Music is part of every culture on earth, and the enjoyment of music is nearly universal. Music performance is often highly collaborative. Musicians harmonize their pitch, coordinate their timing, and reinforce their expressiveness to make music that strikes the hearts of the audience. We are in a world where the interaction between humans and machines is becoming deeper and broader, yet this interaction can hardly be called collaboration. The role of machines is assistive at best, and is not nearly equal to that of humans. Developing systems that allow us to truly collaborate with our increasingly important partners - machines, is one of the main missions in the research of cyber-human systems, robotics, and artificial intelligence. To this end, the highly collaborative music performance is an ideal substance for the research on human-computer collaboration.
We aim to achieve a human-computer collaborative music making system, which allows humans to collaborate with machines in a way similar to how humans collaborate with each other. This proposed system advances the current automatic music accompaniment systems by empowering machines of 1) much stronger music perception skills (audio-visual attending to individual parts in ensemble performances vs. monophonic listening), 2) much more expressive music performance skills (expressive audio-visual rendering vs. timing adaptation of audio only), and 3) much deeper understanding of music theory and composition rules (improvisation skills vs. music theory novice).
The project has four research thrusts with the following expected outcomes: 1) Attending to Human Performances: algorithms for machine listening and visual analysis of multi-instrument polyphonic music performances; 2) Rendering Expressive Machine Performances: computational models for expressiveness and audio-visual rendering techniques for expressive performances; 3) Modeling Music Language for Improvisation: computational models for compositional rules, and algorithms for music generation, harmonization, and improvisation; 4) System Integration: a human-computer collaborative music making system, and a set of design principles backed by subjective evaluations.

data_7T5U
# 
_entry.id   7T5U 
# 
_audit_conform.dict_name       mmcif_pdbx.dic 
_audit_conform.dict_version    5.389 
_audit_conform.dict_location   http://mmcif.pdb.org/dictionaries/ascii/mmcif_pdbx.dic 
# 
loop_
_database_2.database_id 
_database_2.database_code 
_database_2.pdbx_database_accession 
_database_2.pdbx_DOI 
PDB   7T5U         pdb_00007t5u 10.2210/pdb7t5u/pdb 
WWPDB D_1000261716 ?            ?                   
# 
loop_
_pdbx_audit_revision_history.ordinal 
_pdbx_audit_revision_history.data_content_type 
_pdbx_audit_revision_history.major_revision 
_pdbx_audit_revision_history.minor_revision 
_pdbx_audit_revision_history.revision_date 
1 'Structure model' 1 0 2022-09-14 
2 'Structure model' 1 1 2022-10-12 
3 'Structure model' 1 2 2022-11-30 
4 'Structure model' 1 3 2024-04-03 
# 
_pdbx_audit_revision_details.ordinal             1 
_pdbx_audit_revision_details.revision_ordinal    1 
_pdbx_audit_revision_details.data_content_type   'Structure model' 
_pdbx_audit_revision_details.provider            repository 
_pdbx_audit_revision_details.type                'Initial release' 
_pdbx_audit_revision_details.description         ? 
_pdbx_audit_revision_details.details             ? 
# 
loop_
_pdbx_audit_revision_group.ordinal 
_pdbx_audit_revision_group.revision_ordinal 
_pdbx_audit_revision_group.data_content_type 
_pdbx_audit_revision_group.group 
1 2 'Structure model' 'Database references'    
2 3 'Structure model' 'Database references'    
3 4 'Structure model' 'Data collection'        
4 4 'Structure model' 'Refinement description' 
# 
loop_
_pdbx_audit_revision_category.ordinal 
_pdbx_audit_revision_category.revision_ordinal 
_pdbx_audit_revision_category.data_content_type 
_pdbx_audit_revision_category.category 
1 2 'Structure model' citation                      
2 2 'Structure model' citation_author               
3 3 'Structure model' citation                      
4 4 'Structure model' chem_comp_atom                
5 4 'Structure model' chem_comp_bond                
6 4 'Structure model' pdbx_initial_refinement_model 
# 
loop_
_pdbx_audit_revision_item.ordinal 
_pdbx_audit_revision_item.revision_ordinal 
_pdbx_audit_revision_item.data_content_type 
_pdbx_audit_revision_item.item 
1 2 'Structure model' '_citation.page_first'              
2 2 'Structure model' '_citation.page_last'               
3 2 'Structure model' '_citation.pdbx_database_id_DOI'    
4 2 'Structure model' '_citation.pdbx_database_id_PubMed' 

The power and potential of the connection between music and technology is exemplified by the careers of great multidisciplinary thinkers such as Pythagorus, Galilei, Da Vinci, and Franklin. This project provides exciting opportunities to showcase this connection to a broad audience. For the general public, we plan to apply techniques developed in the research activities toward augmented concert experiences. In particular, we have been collaborating with the Eastman School of Music and the Chinese Choral Society of Rochester to automate the presentation of multimedia content (e.g., lyrics, pictures, sound effects) following live music performances in instrumental and choral concerts. For pre-college students, the PI offers a four-day summer mini-course on Music and Math to illustrate their interesting relations each year. The PI also plans to host a half-day lab open house to showcase interactive demos of his research. For higher education, the PI is excited to teach and advise students in the Audio and Music Engineering program, which is a unique interdisciplinary enterprise that attracts students with diverse backgrounds to STEM disciplines through the door of music.